else if (x[i]>=65) { ctype=2 }
  else               { ctype=3 }

  delta = x[i] - cur[ctype]

  R = paste(rep('>', ctype),collapse='')
  L = paste(rep('<', ctype),collapse='')

  if (delta==0){
  } else {
    if ( delta >= 0 ) { pch = '+' }
    else              { pch = '-'; delta = -delta }

    if (delta%%2==1 & delta >= 2){
      fx = do_factor(delta-1); add=pch
    } else {
      fx = do_factor(delta); add=''

    if (fx[1]==1){
      output=paste(output, R, prep(pch,fx[2]),add,'.',L,sep='')
    } else {
      output=paste(output, prep('+',fx[1]),'[',R,prep(pch,fx[2]),L,'-]',R,add,'.',L,
  cur[ctype] = x[i]

n_prev = nchar(output)
repeat {
  output = gsub('<>','',output)
  n_cur = nchar(output)
  if (n_cur == n_prev) break
  n_prev = n_cur

Now, I just need to find a sufficiently pithy quote such that the blob of BF is closer to the length of my PGP keyid, and farther from the insanely long geek code block.  The closest I've gotten thus far is:


Monday, October 15, 2012

A display_filter for mutt to (among other things) localize dates

I'm neurotic about my email.  It's probably clinically significant.

Recently, I was looking for a way to have mutt display dates in my local timezone. I happened upon this stackexchange thread, which suggests the use of a display_filter.

I'm already using the excellent t-prot filter, to decrease my genocidal urges.  So, I'll need to chain that onto the end of whatever new display_filter I use. Furthermore, I'm not terribly thrilled that the stackexchange example relies on formail (because I'd rather avoid using the unmaintaned procmail).  I'd also rather avoid creating tempfiles, if I can.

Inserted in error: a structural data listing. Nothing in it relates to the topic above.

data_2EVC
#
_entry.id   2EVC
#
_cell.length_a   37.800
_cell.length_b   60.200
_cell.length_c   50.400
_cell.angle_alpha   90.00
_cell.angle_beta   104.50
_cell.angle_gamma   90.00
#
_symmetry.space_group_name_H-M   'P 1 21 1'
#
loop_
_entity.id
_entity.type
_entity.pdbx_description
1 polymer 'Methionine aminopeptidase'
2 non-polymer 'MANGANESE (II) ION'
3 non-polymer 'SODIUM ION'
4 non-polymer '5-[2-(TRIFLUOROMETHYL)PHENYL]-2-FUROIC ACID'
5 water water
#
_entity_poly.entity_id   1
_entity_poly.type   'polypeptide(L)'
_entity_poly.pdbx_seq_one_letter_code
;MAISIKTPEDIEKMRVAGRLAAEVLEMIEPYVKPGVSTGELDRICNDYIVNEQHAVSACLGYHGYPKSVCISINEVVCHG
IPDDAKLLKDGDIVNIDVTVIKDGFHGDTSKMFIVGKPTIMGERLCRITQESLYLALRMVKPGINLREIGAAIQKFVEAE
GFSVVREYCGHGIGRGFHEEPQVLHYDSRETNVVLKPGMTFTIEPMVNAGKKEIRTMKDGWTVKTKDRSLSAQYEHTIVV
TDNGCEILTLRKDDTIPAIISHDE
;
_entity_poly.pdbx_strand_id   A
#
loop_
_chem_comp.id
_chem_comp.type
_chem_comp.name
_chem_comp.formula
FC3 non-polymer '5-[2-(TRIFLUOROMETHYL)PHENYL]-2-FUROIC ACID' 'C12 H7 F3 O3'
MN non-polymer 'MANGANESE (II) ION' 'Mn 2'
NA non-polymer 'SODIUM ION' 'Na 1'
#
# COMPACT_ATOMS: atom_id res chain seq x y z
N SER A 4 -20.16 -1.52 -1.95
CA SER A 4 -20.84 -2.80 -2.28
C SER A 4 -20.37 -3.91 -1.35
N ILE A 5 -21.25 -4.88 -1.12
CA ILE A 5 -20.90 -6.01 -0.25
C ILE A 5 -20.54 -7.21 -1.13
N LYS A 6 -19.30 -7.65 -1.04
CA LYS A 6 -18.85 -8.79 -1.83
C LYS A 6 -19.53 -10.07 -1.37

So, here's what I came up with.  (gdate is GNU date from the coreutils package).

open (FH, "|-",
   "t-prot -acelmtkwS -Mmutt -L ~/dot/mutt/mlfooters -A ~/dot/mutt/adfooters")
  or die "Can't run $!";


  if ($found_date==0 && /^Date: (.*)$/) {
    print FH "Date: ".`gdate -R -d "$1"` ;
    $found_date = 1;
  } else {
    print FH;


Wednesday, June 13, 2012

Is it weird that...

A friend recently posted "Is it weird that at least 3 of my friends have their 3rd anniversary today?". I was curious.  So, I constructed a Monte Carlo simulation to determine if it was, in fact, "weird".  Short answer: no (p ≈ 0.21).

If we assume that that 14% of weddings happen in June, 75% of those on a Saturday, and that relationship lengths are exponentially distributed with a mean of 8 years, then a frequency distribution for the number of independent couples out of a population of 649 having 2009-06-13 as their anniversary is:

1: 35.5%
2: 23.2%
3: 14.5%
4: 4.7%
5: 1.9%
6: 0.3%

The R code I used for this was:

# Probabilities of weddings in each month
# Data for weddings in the Netherlands in 1995 taken from
# http://g2.cvs.sourceforge.net/viewvc/g2/g2/g2/demo/bargraph/graphdata.py
pr_month = c(
  2947, 3121, 4514,
  5708, 9794, 12427,
  6825, 8630, 12108,
  6411, 4045, 4939 )
pr_month = pr_month/sum(pr_month)

# Unfortunately, I'm not able to find data on which week days are most common.
# All I've found is that Saturday is 'by far the most common', followed by
# Sunday, with weekday weddings being less common.
pr_day = list()
pr_day[["Monday"   ]] = 0.01
pr_day[["Tuesday"  ]] = 0.01
pr_day[["Wednesday"]] = 0.01
pr_day[["Thursday" ]] = 0.01
pr_day[["Friday"   ]] = 0.01
pr_day[["Saturday" ]] = 0.75
pr_day[["Sunday"   ]] = 0.20

# First marriages which end in divorce last an average of 8 years